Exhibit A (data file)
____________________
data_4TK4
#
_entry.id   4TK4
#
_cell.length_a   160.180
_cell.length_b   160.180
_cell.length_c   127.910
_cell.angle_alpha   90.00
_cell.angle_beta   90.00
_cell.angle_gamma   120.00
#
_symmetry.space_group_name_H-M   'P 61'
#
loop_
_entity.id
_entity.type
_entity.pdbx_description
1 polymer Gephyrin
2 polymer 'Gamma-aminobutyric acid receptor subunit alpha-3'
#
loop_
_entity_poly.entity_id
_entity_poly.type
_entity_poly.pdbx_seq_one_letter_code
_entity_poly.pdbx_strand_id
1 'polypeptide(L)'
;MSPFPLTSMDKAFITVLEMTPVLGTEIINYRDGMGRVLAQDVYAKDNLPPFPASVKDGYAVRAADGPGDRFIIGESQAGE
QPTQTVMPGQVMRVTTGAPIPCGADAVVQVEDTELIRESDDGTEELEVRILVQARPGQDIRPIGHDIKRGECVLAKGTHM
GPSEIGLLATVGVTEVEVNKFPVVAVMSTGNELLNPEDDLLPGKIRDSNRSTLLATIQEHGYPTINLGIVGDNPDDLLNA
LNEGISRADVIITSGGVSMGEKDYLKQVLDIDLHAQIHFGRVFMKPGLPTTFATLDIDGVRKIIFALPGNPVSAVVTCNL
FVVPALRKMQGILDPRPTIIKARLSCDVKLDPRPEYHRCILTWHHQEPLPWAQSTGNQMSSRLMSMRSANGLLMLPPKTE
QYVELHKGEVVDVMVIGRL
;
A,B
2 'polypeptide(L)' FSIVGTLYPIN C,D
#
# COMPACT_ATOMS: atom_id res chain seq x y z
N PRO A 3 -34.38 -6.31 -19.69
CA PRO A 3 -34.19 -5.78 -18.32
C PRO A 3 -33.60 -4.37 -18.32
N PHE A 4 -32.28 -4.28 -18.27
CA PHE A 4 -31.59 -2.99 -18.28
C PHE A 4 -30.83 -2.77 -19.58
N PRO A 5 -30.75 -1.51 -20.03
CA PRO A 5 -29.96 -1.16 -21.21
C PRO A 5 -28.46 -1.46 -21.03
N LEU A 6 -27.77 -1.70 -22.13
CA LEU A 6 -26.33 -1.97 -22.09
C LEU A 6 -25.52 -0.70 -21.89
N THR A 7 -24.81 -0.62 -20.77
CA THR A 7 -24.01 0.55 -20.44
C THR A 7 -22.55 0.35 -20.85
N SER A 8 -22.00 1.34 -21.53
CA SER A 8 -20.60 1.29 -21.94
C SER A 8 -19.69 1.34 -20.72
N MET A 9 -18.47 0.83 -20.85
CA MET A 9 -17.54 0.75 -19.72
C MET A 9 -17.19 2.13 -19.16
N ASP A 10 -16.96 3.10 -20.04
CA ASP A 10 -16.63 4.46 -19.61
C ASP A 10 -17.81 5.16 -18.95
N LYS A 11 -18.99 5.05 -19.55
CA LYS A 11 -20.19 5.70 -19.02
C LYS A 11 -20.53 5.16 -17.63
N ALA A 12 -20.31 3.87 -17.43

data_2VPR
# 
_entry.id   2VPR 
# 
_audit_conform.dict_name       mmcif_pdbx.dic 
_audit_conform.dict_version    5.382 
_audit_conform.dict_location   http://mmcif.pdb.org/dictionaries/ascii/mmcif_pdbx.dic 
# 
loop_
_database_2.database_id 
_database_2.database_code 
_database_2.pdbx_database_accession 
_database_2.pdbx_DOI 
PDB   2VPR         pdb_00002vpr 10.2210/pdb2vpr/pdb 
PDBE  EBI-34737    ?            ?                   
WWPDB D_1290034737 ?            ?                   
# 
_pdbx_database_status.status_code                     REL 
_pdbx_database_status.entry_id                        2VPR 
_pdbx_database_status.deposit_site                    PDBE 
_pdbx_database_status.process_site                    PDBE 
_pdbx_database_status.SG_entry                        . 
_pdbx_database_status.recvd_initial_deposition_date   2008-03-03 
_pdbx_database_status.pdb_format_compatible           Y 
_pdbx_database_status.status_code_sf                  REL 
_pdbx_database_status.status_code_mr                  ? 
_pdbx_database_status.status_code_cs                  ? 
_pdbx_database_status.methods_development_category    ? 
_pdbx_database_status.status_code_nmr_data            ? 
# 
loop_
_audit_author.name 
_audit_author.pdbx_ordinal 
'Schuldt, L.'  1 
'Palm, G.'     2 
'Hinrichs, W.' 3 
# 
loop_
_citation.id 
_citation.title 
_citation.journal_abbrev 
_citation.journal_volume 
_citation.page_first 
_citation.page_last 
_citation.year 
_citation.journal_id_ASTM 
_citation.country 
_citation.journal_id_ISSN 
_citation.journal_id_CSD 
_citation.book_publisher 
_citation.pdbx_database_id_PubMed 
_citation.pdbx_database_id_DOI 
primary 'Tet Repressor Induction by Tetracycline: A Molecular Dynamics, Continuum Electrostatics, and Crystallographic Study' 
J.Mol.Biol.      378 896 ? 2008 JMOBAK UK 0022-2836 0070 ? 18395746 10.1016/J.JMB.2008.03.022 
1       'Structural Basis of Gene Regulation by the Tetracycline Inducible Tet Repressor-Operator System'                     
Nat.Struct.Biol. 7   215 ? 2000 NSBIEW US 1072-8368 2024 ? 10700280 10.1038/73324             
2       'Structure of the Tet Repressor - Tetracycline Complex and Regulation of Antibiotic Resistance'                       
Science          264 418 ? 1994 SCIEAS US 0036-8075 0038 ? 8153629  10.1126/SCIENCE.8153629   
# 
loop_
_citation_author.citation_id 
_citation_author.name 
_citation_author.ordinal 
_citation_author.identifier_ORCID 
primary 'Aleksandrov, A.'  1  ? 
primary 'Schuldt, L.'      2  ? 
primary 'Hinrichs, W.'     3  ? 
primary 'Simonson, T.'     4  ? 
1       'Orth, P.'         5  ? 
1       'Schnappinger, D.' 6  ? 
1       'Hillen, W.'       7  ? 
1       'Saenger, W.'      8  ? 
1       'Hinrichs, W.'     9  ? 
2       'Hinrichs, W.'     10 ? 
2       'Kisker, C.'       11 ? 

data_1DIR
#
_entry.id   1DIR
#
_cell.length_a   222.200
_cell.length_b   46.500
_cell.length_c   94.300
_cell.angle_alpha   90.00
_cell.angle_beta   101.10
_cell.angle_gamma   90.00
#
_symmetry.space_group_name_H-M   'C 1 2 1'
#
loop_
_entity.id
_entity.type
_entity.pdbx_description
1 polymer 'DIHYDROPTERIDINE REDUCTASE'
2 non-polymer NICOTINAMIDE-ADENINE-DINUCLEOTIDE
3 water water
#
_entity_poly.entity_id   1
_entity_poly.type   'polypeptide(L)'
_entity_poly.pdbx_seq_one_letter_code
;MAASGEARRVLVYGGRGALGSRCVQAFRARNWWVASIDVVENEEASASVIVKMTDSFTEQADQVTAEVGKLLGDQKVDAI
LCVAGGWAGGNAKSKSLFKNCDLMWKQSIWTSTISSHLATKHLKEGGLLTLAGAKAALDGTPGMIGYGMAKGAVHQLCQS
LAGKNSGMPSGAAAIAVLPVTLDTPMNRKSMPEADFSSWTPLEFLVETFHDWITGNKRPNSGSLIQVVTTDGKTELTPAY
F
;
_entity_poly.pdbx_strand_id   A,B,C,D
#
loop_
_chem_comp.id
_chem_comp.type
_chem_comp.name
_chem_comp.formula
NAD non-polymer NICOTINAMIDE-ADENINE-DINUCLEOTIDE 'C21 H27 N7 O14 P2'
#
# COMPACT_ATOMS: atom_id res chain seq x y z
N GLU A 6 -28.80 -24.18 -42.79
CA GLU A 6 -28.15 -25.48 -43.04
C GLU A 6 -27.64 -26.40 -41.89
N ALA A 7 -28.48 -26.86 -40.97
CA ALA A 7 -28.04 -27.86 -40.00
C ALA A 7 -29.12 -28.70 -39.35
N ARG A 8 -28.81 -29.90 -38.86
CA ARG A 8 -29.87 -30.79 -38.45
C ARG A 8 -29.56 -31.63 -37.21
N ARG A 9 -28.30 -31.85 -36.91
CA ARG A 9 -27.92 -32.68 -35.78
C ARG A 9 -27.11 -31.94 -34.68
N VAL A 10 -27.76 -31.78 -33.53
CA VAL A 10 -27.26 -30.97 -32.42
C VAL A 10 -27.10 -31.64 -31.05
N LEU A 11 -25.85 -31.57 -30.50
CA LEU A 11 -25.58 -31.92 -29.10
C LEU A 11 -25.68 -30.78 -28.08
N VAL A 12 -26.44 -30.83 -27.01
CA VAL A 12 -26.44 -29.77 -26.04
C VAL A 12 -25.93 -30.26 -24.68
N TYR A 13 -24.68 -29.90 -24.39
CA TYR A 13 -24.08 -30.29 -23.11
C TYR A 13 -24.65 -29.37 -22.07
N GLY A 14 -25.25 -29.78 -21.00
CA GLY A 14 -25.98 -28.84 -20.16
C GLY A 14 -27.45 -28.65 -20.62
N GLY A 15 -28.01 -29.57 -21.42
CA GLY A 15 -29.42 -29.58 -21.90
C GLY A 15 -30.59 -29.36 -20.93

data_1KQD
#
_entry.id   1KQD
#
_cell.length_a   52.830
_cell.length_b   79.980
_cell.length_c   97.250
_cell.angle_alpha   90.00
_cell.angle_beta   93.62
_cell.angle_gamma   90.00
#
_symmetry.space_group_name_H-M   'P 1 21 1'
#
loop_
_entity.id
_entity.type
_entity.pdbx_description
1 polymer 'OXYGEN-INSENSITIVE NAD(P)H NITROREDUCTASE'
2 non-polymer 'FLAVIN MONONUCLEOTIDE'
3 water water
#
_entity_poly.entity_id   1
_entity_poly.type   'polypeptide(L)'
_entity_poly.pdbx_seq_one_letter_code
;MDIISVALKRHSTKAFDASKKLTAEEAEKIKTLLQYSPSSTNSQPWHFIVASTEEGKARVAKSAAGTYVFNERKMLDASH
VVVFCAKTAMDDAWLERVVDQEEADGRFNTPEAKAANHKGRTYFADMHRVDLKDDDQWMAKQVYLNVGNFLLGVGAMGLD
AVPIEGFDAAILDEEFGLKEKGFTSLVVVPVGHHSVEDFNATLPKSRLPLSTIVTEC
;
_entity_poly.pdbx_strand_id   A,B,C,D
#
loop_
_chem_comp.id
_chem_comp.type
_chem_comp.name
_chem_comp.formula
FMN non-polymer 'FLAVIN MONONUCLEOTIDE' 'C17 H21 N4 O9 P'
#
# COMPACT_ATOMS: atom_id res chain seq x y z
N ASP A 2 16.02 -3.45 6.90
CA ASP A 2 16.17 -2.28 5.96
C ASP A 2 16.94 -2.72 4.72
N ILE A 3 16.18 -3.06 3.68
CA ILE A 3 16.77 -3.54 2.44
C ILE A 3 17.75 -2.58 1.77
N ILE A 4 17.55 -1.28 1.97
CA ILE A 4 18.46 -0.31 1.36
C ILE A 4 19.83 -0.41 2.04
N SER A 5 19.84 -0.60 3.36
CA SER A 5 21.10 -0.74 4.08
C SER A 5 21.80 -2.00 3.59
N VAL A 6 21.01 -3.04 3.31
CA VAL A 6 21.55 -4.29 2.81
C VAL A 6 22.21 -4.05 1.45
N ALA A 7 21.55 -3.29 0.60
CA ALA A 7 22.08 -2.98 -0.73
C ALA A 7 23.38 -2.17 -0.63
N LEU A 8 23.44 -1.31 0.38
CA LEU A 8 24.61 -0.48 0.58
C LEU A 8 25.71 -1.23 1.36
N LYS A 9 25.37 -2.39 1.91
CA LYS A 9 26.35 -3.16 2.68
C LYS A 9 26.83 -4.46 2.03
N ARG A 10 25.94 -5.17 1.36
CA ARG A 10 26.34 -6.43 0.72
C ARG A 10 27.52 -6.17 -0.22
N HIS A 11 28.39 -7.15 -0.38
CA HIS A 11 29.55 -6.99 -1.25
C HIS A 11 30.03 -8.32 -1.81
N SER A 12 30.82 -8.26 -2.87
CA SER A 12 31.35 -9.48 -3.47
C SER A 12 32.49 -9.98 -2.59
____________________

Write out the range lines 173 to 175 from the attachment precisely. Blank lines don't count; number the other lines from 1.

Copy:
_chem_comp.id
_chem_comp.type
_chem_comp.name